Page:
Secret Societies and Conspiracy Theories
LIBS 410 — 3 credits
Conspiracy theory is a term that refers to any claim of civil, criminal, or political conspiracy. It has become largely pejorative and used almost exclusively to refer to any fringe theory that explains a historical or current event as the result of a secret plot by conspirators. This class is an examination of the most known and current conspiracy theories and how they emerged. Such theories and their influence in popular culture, art and their relationship with secret societies as well. 
 
Belief and Culture
LIBS 410 — 3 credits
This course is designed to give students an overview of the variety of ways humans have constructed their belief systems. An interdisciplinary approach will allow students to examine how religious belief finds its way into all aspects of the life of a people. Using the archetype of the trickster will provide a focal point to shape students’ interpretations. Since ethnicity, class, and gender are also integral to contemporary culture, those viewpoints will help frame students’ analysis. Many films, both commercial and documentary, will be viewed in class to amplify the readings.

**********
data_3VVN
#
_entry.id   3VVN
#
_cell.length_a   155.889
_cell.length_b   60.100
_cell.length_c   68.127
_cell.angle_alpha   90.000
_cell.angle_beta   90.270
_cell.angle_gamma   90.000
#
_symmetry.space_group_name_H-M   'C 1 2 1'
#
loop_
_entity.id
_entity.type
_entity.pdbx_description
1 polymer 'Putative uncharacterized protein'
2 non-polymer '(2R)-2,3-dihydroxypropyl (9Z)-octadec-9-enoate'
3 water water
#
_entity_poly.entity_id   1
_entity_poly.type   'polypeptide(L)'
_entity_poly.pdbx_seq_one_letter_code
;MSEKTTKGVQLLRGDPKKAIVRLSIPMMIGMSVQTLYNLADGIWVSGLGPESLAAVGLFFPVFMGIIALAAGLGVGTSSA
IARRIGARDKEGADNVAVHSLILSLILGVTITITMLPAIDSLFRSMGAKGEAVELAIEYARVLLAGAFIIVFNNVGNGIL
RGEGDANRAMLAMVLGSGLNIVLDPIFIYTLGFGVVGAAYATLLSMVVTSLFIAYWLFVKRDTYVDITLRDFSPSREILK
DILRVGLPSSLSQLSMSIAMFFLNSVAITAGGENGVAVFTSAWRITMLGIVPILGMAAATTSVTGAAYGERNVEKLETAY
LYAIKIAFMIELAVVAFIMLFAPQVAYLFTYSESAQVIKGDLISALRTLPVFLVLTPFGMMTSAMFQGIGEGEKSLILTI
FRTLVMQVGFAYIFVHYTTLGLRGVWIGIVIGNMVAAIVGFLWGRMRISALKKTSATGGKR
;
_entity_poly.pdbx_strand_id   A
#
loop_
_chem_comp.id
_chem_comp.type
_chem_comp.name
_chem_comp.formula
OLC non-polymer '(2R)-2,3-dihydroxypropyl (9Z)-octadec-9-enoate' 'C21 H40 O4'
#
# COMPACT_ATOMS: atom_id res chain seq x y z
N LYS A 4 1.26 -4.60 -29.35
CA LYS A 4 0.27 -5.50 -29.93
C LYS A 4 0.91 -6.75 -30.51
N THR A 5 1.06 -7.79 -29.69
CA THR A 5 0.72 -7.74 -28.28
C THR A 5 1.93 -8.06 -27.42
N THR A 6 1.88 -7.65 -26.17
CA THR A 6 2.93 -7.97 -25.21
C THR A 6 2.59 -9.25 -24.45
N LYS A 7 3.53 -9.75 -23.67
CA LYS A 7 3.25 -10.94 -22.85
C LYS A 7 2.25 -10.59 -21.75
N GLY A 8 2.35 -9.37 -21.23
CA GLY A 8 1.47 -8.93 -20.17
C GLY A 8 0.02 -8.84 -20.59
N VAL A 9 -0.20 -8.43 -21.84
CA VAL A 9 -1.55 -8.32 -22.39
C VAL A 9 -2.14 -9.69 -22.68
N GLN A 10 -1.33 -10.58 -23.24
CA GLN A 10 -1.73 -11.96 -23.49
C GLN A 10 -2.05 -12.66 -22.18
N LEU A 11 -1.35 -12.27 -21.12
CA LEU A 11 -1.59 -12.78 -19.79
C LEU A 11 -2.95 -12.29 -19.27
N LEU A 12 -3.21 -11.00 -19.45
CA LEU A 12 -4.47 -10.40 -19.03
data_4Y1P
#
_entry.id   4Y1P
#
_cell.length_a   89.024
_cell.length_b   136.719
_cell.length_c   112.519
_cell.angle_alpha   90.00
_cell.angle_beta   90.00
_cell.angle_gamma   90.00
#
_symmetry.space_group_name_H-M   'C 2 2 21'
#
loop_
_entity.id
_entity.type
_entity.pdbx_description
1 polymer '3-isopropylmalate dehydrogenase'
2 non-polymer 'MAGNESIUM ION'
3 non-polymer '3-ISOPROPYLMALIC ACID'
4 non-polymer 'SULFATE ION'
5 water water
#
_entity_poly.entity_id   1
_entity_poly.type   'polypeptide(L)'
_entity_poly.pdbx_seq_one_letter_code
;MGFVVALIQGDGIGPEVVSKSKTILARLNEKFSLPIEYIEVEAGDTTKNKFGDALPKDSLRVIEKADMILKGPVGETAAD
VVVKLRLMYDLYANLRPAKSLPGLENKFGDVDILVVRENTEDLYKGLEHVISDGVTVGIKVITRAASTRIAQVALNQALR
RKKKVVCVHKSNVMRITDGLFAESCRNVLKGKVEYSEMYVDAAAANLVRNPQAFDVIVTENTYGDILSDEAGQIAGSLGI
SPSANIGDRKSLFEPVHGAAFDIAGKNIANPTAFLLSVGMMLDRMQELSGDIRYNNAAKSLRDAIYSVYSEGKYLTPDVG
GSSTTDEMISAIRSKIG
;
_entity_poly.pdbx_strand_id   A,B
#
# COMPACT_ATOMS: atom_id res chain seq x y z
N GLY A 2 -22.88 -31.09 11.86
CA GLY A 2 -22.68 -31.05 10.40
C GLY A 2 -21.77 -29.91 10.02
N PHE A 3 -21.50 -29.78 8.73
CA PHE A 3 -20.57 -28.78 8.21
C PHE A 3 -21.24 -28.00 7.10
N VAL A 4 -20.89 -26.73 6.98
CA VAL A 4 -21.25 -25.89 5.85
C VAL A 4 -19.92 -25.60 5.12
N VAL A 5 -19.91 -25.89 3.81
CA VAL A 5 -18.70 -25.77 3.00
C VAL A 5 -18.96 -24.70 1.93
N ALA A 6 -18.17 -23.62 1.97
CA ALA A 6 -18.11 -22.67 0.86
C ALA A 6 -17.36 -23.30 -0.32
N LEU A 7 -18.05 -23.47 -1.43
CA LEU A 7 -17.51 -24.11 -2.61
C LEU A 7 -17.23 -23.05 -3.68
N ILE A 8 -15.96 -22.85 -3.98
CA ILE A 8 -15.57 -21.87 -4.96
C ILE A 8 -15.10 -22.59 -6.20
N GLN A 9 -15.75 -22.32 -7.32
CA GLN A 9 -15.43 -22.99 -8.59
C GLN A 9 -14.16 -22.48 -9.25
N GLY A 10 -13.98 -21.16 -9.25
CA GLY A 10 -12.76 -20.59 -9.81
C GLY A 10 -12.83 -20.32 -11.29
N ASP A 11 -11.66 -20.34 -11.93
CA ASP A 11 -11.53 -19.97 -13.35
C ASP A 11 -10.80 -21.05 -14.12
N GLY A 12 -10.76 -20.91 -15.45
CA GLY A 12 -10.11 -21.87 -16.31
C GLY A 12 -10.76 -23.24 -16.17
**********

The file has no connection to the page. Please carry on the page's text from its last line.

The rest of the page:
Occupational Cultures
LIBS 410 — 3 credits
This course examines the diverse jobs people perform with an emphasis on deconstructing the work space environment and behavior that shape occupational identities. Numerous occupations will be characterized according to their work setting, vocabulary, narratives, material culture, rituals/ rites, training, work philosophy, food/drink related activities, power relations, gender roles, race/ ethnic issues, safety concerns, subcultures, and/ or other work-related experiences. Case study examples include vocations related to mortuary, food/ beverage, healthcare, entertainment, transportation, manufacturing, financial, domestic service, creative arts, education, military, and/or other work sectors.